What follows are my thoughts on pace groups. You may or may not agree with what I have to say. That’s fine. When discussing this topic with my husband after Columbus Marathon, he remarked, some people like to turn off their brains and just run. For those people who just want someone else to do the work of pacing and such, then a pace group may work for you. I can only tell you why I DON’T run with one and never will.(I also don’t wear pace bands but that’s another topic all together)

In order to be a pace group leader runners typically have to show proof of running a recent marathon much faster than the projected time they are pacing. For instance with my 3:13 I could pace a 3:40 pace group.

On any given day a 3:40 marathon MIGHT be easy for me. If you are running with the 3:40 pace group it likely means that 3:40 is the BEST you have on that day. It is a target goal time for most of you. If I am running a 3:40 and start out at a pace that is too fast, I can slow it down and not feel the affects as much as the runner who needed to start out at a slower pace and then work into the faster pace. It also means that if I am running too slow I can pick up the pace. Say I am off  by a couple of minutes. Instead of running a targeted 8:32 I may just run a 7:59 to get us back on track. Pacers are supposed to evenly pace a race, but they are humans. Most of them ordinary runners, who sign up for the job. This isn’t their full time job – they are not experts at pacing marathons, they are not rabbits for elite runners.

I said 3:40 MIGHT be easy for me. The beauty and heartbreak in marathons is that you can prepare for months but not know the outcome on that day. How many of you have targetted a sub 4:00 marathon only to run a 4:20 something? What if I am your pacer and I am having a terrible day? My stomach is hurting and I have to take a potty break? What happens if 3:40 suddenly seems like the best I could do that day and I wonder if I can even do that?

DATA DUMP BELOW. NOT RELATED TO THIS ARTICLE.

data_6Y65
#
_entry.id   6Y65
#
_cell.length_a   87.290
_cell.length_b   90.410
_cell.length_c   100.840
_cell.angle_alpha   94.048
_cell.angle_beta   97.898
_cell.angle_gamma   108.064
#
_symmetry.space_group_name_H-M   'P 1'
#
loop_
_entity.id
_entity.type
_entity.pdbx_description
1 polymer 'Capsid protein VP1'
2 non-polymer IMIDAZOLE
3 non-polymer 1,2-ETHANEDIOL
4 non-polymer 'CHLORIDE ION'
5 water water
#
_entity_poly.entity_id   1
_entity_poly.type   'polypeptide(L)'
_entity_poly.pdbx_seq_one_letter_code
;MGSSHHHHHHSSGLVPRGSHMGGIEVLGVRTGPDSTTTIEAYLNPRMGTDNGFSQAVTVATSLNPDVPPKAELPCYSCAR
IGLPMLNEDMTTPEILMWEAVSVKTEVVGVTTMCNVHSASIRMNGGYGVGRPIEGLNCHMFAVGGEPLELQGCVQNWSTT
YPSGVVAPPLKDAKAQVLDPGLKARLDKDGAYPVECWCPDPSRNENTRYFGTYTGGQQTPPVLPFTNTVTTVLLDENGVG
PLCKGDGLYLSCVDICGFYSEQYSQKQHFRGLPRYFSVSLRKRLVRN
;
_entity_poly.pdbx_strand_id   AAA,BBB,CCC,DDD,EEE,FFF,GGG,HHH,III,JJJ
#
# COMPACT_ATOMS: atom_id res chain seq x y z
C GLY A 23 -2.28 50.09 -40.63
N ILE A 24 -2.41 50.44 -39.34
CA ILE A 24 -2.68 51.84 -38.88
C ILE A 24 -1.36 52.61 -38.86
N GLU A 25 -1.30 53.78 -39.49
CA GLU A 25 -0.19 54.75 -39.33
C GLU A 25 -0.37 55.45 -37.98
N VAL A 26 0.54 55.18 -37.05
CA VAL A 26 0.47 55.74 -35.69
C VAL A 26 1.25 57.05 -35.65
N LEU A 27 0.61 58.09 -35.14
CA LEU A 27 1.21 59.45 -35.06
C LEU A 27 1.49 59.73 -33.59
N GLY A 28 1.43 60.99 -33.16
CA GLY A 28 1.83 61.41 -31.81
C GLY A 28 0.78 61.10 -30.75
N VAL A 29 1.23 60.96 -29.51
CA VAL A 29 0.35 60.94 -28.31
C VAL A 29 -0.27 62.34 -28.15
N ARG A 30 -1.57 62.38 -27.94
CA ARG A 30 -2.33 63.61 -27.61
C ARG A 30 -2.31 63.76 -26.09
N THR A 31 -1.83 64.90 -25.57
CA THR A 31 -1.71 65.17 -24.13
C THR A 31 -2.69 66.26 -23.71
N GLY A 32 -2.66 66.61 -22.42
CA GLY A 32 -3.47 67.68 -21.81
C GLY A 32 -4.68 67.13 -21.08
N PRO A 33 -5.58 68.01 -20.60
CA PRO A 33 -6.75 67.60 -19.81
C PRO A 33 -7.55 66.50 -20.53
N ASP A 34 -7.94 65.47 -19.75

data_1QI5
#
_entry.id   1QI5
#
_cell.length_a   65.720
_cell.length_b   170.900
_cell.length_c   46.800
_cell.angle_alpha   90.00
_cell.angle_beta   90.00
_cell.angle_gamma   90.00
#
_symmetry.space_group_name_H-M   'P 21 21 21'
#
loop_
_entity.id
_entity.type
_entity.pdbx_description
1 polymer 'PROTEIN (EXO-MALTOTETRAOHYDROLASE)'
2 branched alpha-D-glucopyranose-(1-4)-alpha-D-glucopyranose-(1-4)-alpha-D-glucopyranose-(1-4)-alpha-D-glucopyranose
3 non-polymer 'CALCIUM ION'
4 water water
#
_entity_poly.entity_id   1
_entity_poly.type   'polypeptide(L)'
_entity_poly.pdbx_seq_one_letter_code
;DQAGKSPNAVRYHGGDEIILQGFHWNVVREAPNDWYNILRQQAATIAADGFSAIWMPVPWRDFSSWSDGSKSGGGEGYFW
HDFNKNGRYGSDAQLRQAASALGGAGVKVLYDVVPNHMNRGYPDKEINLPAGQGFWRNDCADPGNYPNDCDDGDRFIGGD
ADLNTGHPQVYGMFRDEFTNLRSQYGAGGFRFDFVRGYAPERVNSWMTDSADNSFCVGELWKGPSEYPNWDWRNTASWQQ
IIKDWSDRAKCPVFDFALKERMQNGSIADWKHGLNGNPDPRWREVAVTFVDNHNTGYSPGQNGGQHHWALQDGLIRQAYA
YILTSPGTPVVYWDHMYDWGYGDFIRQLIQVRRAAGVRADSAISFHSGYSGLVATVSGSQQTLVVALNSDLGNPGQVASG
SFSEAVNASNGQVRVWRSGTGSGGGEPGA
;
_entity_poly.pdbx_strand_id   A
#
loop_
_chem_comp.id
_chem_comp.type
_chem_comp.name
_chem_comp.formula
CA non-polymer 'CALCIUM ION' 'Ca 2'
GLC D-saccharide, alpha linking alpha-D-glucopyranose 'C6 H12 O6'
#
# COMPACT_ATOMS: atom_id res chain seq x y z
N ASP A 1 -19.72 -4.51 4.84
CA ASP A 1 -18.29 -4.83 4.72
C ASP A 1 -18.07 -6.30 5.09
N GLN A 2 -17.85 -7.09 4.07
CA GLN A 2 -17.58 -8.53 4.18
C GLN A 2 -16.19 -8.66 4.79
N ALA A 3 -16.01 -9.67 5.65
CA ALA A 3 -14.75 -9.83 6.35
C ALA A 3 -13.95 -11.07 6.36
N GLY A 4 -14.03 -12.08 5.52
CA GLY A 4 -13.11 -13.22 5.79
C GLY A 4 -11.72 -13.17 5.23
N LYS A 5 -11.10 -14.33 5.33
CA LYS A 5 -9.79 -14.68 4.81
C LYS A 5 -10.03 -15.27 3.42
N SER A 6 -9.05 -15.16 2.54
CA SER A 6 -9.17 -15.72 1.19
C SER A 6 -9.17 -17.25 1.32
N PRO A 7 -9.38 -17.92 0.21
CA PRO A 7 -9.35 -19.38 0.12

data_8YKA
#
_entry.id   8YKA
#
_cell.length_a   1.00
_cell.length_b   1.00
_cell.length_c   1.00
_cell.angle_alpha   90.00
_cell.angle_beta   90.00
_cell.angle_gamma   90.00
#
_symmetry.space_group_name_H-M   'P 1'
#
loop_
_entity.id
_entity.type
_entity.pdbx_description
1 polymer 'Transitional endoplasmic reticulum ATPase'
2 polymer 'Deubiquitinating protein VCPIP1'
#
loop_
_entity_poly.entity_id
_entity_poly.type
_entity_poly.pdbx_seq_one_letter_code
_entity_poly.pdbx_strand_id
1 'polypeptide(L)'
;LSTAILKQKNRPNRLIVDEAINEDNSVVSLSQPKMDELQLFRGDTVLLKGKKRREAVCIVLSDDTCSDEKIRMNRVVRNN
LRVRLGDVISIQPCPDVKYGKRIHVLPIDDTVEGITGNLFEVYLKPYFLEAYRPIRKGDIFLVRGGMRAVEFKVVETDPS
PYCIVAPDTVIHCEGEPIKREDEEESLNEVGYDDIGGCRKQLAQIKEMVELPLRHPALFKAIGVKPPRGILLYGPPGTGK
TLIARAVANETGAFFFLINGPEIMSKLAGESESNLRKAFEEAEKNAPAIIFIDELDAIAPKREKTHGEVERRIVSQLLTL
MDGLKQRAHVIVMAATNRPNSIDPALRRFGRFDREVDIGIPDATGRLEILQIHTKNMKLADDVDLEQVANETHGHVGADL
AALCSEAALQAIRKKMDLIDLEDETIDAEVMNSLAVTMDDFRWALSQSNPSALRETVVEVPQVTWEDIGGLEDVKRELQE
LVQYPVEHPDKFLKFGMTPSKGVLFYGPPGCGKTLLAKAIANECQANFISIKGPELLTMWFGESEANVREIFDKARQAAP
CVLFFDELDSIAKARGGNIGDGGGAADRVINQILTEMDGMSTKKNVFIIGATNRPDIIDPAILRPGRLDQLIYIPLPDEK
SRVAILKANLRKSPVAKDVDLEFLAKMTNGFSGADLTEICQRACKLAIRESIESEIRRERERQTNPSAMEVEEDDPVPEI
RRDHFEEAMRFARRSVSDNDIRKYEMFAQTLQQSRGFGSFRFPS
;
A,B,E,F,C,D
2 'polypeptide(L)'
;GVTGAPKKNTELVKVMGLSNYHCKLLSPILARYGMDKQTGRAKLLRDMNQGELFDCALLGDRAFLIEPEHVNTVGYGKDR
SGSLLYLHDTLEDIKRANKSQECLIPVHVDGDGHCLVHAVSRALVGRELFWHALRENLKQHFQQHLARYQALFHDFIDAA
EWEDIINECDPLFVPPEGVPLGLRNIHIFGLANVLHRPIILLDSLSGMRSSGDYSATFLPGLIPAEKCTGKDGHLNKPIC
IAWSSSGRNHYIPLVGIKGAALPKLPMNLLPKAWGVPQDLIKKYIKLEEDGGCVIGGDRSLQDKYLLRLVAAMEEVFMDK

NOTHING NEW ON RACE DAY.

I don’t think you should ever do anything new on race day. No new foods. No new gels. No new shoes. No new clothes (hint hint – don’t wear your race shirt). No new socks. NOTHING NEW. If you haven’t trained with it then don’t wear it, use it, or eat it.

One of the reasons I am drawn to smaller marathons is because there are less people. Do not get me wrong I LOVE big marathons. I love the amenities that smaller races do not offer, but I don’t like the people. Race courses are crowded enough as it is – now try running in a tight group for 26.2 miles. Something about the stinky guy who breathes too loud might not bother you in mile 6 but by mile 20 you think to yourself if you had a baseball bat you might just go Tonya Harding on his legs. I don’t know about you but I don’t want to feel like I have to run with the same people for 26.2 miles. I want to enjoy the race and the scenery – not be clumped into a large group of runners I don’t know.

Do you run with a pacer on your long runs? Do you know the pacer? Is he or she someone you can trust? You trained for months, maybe even years for this day and you are now willing to put your faith in someone you have just met moments before?

Those of you that you have successfully run with a pace group and had a great time will argue it works. To that arguement I will counter with the fact that if you had gone out at a slower pace and worked into a faster pace, instead of running even splits, you could have run an even faster marathon time. Even splits are not only extremely hard to do but they do not show your true fitness level.

Runners worry will I be able to make up the time? You always die at the end of a marathon. NOT TRUE. You don’t have to run out of steam.

I’ve run marathons thinking I could put time in the bank – it doesn’t work.

I’ve run marathon trying to even pace the whole race – it rarely works.

I’ve run marathons where I started out too fast and hit the wall hard despite being in great shape.

I’ve run 3 marathons where I started out at the appropriate slower pace, worked into a faster pace, and didn’t hit the wall. They are my three fastest marathons – 3:13, 3:21, 3:23.

Before I end this post I will say one last thing. Do what works for you. If you are scared to run alone and want the comfort of other people you know are targetting the same race time. Then by all means – run with them.